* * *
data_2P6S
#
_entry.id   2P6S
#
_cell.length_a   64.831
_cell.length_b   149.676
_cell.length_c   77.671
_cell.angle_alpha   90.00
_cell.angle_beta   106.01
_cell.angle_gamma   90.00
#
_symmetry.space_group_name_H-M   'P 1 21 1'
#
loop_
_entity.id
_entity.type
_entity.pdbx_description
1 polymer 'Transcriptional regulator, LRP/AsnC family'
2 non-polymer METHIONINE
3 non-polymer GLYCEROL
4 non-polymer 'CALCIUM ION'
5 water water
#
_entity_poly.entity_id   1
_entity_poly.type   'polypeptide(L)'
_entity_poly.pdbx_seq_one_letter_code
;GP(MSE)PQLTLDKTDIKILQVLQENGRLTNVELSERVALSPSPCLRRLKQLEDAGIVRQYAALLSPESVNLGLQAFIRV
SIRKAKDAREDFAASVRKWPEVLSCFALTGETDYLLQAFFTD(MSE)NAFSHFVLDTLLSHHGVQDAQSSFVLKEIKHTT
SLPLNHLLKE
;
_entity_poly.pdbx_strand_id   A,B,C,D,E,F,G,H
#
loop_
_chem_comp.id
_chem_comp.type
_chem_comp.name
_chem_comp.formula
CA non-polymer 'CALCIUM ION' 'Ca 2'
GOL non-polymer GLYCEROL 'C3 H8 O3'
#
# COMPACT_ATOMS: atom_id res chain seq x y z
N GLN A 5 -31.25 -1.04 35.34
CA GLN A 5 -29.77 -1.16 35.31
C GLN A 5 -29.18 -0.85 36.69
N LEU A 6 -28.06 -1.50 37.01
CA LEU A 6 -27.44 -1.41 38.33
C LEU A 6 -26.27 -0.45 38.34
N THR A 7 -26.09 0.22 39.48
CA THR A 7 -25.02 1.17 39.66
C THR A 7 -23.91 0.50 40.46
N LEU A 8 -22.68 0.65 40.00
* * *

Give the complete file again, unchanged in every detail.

data_2P6S
#
_entry.id   2P6S
#
_cell.length_a   64.831
_cell.length_b   149.676
_cell.length_c   77.671
_cell.angle_alpha   90.00
_cell.angle_beta   106.01
_cell.angle_gamma   90.00
#
_symmetry.space_group_name_H-M   'P 1 21 1'
#
loop_
_entity.id
_entity.type
_entity.pdbx_description
1 polymer 'Transcriptional regulator, LRP/AsnC family'
2 non-polymer METHIONINE
3 non-polymer GLYCEROL
4 non-polymer 'CALCIUM ION'
5 water water
#
_entity_poly.entity_id   1
_entity_poly.type   'polypeptide(L)'
_entity_poly.pdbx_seq_one_letter_code
;GP(MSE)PQLTLDKTDIKILQVLQENGRLTNVELSERVALSPSPCLRRLKQLEDAGIVRQYAALLSPESVNLGLQAFIRV
SIRKAKDAREDFAASVRKWPEVLSCFALTGETDYLLQAFFTD(MSE)NAFSHFVLDTLLSHHGVQDAQSSFVLKEIKHTT
SLPLNHLLKE
;
_entity_poly.pdbx_strand_id   A,B,C,D,E,F,G,H
#
loop_
_chem_comp.id
_chem_comp.type
_chem_comp.name
_chem_comp.formula
CA non-polymer 'CALCIUM ION' 'Ca 2'
GOL non-polymer GLYCEROL 'C3 H8 O3'
#
# COMPACT_ATOMS: atom_id res chain seq x y z
N GLN A 5 -31.25 -1.04 35.34
CA GLN A 5 -29.77 -1.16 35.31
C GLN A 5 -29.18 -0.85 36.69
N LEU A 6 -28.06 -1.50 37.01
CA LEU A 6 -27.44 -1.41 38.33
C LEU A 6 -26.27 -0.45 38.34
N THR A 7 -26.09 0.22 39.48
CA THR A 7 -25.02 1.17 39.66
C THR A 7 -23.91 0.50 40.46
N LEU A 8 -22.68 0.65 40.00